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Evaluating Bilingual Education in Germany

CLIL Students’ General English Proficiency, EFL Self-Concept and Interest


Dominik Rumlich

The author uses a theoretical account rooted in TEFL, language acquisition and educational psychology to provide the basis for the development of a comprehensive model of language learning in CLIL. It incorporates prior knowledge, EFL self-concept, interest in EFL classes, verbal cognitive abilities and contact to English. This model is used to estimate the effects of CLIL in the context of high-intensity programmes at German Gymnasien. The statistical evaluation of the quasi-experimental data from 1,000 learners proves the existence of large initial differences due to selection, preparation and class composition effects. After two years, one finds no significant effects of CLIL apart from a minor increase in self-concept, suggesting that the actual effects of CLIL have often been overestimated.

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4. Learning in EFL CLIL classes/strands: Empirical findings from Germany


4.   Learning in EFL CLIL classes/strands: Empirical findings from Germany

“’Nichts ist praktischer als eine gute Theorie [...] vor allem dann, wenn sie kontinuierlich auf den Prüfstand der Realität gestellt wird!’”

(Nothing is more practical than a good theory, especially when it continually finds itself on the test bed of reality)

(Rost, 2013, p. 15)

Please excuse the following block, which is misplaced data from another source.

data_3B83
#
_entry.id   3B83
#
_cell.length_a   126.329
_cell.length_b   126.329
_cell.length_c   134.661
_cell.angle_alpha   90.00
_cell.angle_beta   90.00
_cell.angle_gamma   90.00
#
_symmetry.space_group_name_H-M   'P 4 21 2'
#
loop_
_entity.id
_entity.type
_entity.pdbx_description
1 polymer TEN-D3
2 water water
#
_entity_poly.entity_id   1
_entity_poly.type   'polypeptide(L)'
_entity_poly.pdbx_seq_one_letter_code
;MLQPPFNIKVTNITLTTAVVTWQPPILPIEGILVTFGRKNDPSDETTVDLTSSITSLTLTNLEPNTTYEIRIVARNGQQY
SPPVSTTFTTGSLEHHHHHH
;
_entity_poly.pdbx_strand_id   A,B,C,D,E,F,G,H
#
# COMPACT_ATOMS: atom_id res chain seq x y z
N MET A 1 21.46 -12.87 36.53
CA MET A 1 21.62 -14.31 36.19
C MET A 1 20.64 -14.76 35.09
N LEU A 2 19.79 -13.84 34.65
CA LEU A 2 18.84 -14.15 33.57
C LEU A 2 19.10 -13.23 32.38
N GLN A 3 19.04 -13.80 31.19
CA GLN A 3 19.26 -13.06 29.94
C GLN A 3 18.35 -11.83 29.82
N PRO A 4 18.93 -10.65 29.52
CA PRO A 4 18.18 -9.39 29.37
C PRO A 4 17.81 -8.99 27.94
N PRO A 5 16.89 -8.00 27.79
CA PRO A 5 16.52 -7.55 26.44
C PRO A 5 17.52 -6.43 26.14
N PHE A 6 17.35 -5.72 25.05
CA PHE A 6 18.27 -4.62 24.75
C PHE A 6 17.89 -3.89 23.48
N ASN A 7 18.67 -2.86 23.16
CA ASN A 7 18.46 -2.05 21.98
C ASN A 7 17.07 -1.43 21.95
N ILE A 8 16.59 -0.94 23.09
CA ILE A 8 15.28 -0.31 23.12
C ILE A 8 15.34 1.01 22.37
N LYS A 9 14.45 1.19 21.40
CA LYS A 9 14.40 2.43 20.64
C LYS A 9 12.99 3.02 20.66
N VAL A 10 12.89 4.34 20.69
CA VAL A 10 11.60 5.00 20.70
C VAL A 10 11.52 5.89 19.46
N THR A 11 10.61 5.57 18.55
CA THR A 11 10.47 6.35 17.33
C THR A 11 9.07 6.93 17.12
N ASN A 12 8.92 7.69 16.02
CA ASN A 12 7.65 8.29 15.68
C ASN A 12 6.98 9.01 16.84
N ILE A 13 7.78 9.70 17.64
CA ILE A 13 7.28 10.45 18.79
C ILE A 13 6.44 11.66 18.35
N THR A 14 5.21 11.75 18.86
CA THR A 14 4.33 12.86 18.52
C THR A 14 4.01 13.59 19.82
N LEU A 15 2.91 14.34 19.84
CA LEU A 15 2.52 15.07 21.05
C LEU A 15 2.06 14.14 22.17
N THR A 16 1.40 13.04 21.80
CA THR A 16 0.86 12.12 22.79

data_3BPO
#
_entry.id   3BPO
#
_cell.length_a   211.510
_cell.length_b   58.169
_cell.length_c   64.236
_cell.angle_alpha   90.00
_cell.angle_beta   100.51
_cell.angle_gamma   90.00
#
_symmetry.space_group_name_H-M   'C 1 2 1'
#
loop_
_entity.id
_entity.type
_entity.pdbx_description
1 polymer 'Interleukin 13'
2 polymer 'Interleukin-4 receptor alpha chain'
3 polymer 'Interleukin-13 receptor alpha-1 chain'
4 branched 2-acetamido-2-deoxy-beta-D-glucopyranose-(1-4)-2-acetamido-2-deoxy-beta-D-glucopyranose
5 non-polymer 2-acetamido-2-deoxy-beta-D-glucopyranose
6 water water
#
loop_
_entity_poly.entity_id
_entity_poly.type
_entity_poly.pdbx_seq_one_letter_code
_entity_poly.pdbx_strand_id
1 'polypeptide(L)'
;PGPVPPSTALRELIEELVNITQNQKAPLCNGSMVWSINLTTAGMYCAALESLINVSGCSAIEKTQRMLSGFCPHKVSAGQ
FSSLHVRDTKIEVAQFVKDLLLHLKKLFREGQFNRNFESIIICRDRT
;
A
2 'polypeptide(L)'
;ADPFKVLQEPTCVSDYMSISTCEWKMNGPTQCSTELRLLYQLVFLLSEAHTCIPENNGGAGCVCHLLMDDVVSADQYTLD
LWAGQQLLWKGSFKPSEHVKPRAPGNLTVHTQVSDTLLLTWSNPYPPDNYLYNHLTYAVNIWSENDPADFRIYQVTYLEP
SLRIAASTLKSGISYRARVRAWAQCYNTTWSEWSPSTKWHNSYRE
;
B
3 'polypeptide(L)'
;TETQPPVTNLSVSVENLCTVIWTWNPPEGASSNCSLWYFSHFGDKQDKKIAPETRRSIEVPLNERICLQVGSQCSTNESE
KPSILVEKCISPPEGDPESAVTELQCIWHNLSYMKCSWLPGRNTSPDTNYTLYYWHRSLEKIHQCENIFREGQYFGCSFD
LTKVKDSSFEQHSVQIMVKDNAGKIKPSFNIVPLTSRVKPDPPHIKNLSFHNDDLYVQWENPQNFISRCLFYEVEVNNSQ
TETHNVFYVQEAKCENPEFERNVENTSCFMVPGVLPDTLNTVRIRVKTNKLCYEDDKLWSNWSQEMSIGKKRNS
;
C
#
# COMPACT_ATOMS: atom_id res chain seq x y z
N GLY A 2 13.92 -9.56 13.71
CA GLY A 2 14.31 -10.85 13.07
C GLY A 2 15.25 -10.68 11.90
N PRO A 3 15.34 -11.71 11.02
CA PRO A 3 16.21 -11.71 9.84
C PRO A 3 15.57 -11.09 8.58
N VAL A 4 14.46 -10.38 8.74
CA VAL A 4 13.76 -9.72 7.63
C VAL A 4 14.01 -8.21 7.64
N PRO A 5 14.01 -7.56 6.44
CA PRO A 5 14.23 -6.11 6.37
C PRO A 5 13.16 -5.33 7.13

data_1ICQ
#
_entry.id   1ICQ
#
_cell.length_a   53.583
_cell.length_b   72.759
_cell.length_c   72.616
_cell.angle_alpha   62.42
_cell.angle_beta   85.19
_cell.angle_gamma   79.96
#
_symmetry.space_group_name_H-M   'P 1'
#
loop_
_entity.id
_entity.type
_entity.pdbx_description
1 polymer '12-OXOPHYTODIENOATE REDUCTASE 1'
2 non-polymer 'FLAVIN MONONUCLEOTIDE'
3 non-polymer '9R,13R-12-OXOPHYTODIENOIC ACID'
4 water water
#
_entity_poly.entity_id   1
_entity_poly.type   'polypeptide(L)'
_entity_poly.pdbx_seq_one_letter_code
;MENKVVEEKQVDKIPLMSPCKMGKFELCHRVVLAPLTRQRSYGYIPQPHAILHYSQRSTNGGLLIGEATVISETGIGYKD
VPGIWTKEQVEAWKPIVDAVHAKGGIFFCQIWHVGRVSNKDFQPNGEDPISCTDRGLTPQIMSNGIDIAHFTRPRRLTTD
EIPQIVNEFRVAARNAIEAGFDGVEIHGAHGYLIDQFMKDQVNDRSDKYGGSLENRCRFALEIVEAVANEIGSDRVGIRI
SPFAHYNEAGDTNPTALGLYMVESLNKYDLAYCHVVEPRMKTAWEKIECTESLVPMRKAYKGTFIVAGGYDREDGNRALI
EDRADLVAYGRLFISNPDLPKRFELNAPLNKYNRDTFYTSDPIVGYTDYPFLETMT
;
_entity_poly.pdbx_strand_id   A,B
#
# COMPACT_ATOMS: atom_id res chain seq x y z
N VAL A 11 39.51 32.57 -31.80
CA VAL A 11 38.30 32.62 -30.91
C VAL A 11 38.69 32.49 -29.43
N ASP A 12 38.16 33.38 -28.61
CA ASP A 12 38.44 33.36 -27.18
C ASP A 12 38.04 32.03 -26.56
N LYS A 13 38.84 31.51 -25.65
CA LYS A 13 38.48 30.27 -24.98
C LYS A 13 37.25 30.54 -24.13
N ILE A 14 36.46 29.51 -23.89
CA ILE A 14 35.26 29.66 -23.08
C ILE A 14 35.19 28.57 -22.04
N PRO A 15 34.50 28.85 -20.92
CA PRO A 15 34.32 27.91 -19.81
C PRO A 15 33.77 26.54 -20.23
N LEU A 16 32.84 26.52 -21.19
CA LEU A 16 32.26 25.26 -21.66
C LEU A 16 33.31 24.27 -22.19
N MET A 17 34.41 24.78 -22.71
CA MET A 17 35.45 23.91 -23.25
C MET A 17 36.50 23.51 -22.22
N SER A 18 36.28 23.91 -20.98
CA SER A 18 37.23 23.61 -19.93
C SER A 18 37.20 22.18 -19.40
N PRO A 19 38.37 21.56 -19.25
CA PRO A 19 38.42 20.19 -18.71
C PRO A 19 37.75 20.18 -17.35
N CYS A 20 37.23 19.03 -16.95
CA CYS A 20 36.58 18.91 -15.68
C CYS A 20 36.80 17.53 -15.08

The present chapter marks the transition between the theoretical and the empirical part of this thesis. It begins with a critical general appraisal of research on EFL CLIL streams in Germany and a depiction of the most prevalent issues that have led to a broad continuum of partly conflicting views on the evidence for the benefits of CLIL – which seems odd in light of the fact that these positions have been largely informed by the same (dearth of) research. The insights that can be derived from the issues depicted provide a sound foundation for the subsequent illustration of research findings (for explanations of statistical concepts and common interpretations of numerical results, e.g., values of effect sizes, see pp. 27-40). This commences with a preliminary overview of the nine largest studies in the German context that will frequently be referred to in the course of the current chapter. Against this background, its main purpose is to give a critical overview of empirical research results on English CLIL streams at Gymnasien in Germany in connection to the constructs outlined in Chapter 3: (general) language proficiency, EFL SC,...

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